This content was originally published by The Hop Review, a digital magazine that joined the Hop Culture family in March 2020.
This piece was written by Robert Battista.
In our first edition of Homebrew Banter, we reviewed Chicago homebrew resources. Now that we have that out of the way we can dive into brewing the stuff we love to drink. When it comes to brewing at home, there are a few ways to go from raw ingredients to bubbly goodness. Factors, such as time, space, equipment and cost all play a part in your brew day. For our second installment of Homebrew Banter, we’re going to walk you through the pros and cons of three brewing methods. Extract, Brew in a Bag and All Grain. No matter what route you go, you have everything you need to brew award winning beer.
With low barriers to entry in regards to equipment and time, extract brewing is a great place to begin your homebrew adventure. With the extract method, all of your fermentables are coming from condensed liquid malt extract or dry malt extract. The beauty of extract brewing is that each container of extract has a known amount of fermentables, so hitting your starting gravity is a piece of cake. If you’re just starting to brew, you’re most likely brewing on your stove top and you know how long it takes to boil some water to make spaghetti. The beauty of extract is that you don’t have to boil the full amount of water needed for a 5 gallon batch. Just start by boiling about 2.5 gallons of water, then add more water to your fermentor to reach 5 gallons. Not only does this reduce boiling time, but if you top off the fermentor with cold water, you’ve just saved even more time chilling your wort. All of these benefits do come at a cost. Malt extract only comes in so many varieties so you have fewer options when it comes to creating your “grain bill”. Malt extract is more expensive than its malted barley counterpart so keep that in mind. You’ll hear people talk about “extract twang” but don’t buy into that. If you are using fresh extract with proper brewing technique, you can make award winning beer.
TIME: 2-3 Hours
Brew in a Bag
The happy medium between extract and all grain, brew in a bag is a great way to ease into brewing using malted barley as the source of some/all fermentables. Brew in a bag is great since you get to transform malted barley all the way into beer just like your favorite breweries are doing. If you’re making the jump from extract brewing, you may already have most of the equipment you’ll need except for a large mesh bag which you can pick up at your local homebrew shop. This method of brewing closely mirrors making a cup of tea. Your bag full of malt is submerged in hot water for 30-60 minutes. During that time, natural starches in the malt are converted to sugar. From there, it’s the same as an extract brew day. Boil, hop, cool, and pitch yeast. Again, there are some trade offs with this method. If you don’t have a large kettle, you’re batch size is limited to how much malt and water you can fit in your kettle. This also affects how high you can get your starting gravity. On the other hand, this is a great way to get started all grain brewing without much overhead cost and equipment.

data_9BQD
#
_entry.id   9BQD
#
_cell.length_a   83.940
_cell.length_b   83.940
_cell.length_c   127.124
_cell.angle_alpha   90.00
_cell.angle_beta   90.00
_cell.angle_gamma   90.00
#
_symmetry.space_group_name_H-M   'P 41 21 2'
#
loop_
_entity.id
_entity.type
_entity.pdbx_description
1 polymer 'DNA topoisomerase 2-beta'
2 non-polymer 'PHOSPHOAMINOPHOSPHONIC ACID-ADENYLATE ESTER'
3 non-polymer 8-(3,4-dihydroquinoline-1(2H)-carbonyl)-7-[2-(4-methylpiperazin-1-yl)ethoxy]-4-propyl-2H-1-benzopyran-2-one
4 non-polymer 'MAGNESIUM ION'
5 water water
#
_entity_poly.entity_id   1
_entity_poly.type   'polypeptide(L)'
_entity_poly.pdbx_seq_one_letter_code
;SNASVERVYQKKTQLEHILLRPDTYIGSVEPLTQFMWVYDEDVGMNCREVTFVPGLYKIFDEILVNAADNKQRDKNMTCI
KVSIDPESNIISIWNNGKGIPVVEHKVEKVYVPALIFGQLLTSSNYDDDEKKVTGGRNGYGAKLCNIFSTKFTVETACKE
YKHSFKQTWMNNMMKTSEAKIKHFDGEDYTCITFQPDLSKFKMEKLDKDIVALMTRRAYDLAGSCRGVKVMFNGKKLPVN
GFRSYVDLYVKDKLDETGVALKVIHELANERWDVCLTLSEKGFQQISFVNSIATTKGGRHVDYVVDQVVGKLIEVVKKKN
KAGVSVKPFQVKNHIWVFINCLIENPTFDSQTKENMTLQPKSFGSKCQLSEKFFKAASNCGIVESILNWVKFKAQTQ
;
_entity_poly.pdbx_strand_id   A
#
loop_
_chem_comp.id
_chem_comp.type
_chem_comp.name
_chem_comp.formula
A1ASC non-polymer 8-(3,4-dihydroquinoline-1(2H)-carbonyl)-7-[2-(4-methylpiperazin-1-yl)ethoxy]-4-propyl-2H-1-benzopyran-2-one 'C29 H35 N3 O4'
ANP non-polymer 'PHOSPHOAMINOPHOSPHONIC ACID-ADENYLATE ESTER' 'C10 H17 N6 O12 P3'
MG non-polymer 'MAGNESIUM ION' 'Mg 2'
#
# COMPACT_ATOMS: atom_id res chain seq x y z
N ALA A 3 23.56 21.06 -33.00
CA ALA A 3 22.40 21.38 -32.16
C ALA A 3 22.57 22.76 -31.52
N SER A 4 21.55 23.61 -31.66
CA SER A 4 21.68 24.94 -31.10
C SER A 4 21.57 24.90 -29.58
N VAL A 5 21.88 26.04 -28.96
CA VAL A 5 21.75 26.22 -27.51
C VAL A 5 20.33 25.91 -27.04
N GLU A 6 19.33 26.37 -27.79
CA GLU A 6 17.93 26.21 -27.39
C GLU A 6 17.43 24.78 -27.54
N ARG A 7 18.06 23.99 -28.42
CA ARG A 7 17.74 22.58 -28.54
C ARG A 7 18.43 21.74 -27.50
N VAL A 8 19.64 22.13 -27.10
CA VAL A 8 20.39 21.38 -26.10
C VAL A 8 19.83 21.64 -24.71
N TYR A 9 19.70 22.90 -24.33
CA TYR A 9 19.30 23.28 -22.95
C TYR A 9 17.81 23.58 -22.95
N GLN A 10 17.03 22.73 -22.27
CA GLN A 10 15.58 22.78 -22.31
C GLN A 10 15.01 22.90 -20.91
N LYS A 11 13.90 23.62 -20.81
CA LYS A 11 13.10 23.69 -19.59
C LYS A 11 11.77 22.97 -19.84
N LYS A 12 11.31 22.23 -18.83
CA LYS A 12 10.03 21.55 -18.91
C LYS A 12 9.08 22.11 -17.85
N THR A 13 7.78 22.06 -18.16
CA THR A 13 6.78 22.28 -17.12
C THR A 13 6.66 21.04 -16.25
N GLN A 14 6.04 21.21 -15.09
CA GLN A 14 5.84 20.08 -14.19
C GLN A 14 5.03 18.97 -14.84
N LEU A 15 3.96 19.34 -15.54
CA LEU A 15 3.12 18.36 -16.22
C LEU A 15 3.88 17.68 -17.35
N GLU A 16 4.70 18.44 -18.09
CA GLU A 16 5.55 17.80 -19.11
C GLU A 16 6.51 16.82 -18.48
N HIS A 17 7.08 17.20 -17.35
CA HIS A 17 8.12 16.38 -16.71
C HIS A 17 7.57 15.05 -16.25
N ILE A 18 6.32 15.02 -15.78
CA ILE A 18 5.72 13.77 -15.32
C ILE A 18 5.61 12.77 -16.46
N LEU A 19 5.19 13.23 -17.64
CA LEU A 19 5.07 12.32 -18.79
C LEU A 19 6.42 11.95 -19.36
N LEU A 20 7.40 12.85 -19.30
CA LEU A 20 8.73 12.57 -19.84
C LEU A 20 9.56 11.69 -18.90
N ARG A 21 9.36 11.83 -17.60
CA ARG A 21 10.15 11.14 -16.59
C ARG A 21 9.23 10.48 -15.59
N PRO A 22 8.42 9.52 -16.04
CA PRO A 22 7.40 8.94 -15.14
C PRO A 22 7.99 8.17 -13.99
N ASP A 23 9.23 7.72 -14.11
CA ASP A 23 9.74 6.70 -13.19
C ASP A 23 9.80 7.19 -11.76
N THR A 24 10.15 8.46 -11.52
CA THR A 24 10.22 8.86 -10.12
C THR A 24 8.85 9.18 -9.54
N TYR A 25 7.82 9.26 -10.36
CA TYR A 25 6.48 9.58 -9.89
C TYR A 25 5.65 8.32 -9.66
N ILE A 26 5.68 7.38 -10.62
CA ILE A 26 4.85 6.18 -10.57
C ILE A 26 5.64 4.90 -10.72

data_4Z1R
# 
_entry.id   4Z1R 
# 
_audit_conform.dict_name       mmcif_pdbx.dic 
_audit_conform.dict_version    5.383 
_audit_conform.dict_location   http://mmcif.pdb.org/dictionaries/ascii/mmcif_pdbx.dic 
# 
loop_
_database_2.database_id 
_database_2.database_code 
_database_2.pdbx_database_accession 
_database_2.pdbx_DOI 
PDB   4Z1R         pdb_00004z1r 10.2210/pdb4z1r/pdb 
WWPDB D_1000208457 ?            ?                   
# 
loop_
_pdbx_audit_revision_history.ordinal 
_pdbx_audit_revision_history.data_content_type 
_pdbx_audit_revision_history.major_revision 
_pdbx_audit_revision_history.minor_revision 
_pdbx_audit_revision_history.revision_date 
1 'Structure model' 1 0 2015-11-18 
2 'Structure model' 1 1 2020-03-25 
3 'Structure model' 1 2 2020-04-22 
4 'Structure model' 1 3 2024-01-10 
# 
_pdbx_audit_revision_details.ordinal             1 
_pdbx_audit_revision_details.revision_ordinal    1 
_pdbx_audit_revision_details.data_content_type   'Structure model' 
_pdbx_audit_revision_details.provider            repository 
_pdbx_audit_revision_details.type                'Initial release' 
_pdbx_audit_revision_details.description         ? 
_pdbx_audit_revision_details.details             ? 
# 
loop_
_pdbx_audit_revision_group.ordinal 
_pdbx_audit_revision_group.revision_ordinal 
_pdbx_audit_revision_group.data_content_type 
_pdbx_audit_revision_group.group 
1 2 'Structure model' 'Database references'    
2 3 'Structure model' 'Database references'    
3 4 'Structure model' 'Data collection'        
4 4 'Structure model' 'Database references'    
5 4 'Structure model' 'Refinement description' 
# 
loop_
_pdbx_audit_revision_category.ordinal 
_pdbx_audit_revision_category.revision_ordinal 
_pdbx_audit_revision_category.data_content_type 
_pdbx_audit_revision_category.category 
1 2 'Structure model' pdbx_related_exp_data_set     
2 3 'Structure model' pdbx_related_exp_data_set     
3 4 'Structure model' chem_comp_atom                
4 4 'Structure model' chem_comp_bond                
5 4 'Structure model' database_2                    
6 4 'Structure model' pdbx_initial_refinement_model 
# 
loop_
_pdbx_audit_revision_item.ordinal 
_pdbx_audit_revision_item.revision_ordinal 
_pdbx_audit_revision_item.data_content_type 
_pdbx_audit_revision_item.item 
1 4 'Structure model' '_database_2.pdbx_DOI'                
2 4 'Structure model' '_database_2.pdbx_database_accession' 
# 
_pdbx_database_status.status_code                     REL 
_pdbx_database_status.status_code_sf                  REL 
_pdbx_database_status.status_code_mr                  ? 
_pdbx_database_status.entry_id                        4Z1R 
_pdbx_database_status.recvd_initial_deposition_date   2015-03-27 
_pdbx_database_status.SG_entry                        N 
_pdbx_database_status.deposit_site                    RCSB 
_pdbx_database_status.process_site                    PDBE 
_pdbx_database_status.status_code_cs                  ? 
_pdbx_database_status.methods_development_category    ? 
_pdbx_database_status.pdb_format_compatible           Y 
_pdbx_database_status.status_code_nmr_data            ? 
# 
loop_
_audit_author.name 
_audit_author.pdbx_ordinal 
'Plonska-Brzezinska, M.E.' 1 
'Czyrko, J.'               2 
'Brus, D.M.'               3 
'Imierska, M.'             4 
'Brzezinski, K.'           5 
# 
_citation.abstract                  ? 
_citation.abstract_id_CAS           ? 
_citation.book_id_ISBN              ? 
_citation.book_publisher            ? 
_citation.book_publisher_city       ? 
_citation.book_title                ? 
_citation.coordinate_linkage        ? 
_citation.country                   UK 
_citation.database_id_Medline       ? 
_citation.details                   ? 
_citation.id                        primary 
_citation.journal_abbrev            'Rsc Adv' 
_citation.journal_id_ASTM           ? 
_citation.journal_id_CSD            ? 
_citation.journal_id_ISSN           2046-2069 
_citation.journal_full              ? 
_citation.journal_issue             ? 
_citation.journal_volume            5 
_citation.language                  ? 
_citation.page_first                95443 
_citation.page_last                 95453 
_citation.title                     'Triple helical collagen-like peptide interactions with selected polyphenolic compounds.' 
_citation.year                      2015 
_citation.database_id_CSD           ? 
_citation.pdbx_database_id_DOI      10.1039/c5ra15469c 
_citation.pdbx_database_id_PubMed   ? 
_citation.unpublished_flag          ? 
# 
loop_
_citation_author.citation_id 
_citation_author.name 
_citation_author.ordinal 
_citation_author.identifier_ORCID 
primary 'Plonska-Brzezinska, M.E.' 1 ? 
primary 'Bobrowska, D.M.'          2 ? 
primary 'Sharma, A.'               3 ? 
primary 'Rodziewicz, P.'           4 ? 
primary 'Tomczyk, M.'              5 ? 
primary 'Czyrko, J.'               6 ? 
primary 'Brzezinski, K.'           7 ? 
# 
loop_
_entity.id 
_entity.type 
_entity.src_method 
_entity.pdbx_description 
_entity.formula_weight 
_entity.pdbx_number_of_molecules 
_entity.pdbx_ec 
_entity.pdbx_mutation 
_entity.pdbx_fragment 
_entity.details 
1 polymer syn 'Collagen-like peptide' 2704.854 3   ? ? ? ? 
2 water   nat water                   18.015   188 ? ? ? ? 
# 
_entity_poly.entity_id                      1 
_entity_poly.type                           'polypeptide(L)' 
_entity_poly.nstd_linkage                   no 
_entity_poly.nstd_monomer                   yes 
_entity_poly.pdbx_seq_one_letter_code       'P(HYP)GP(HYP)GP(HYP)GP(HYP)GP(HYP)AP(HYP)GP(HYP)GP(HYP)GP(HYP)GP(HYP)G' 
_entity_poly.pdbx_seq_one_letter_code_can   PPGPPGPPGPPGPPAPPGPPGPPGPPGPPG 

TIME: 3-4 Hours
The last method we’ll cover is what you’ll find your local brewery doing. If you’ve ever been on a brewery tour you’ve heard the basic steps in all grain brewing. Homebrewers employ this method since it allows them to fully customize their grain bill and brew any style of beer they desire. These fully custom beers do come at a price. In order to brew all grain, you’re going to need a few extra pieces of equipment. Mainly, a mash tun, with false bottom will be needed to combine the malted barley and water. Most all grain beginners convert a picnic cooler to be used as their tun. You’ll also need a large enough kettle that can collect and boil your wort. Remember, if you’re making a 5 gallon batch, you’ll need to collect roughly 6.25 gallons since boil off will steal some of that liquid, so get a kettle that can easily hold this much liquid. These two pieces of equipment will set you back a few bucks up front, but the cheap price of malt makes it an attractive option for brewing at home. All grain brew days tend to take a fair amount of time as mashing and boiling take at least 60 minutes each, plus all the time needed to heat and cool your liquids. Having 5-6 hours of free time can be hard to come by so if you’re short on time try one of the earlier brewing methods.
TIME: 5+ Hours
In our upcoming editions of Homebrew Banter we’ll have step by step guides for each of the methods outlined above. Until then, happy homebrewing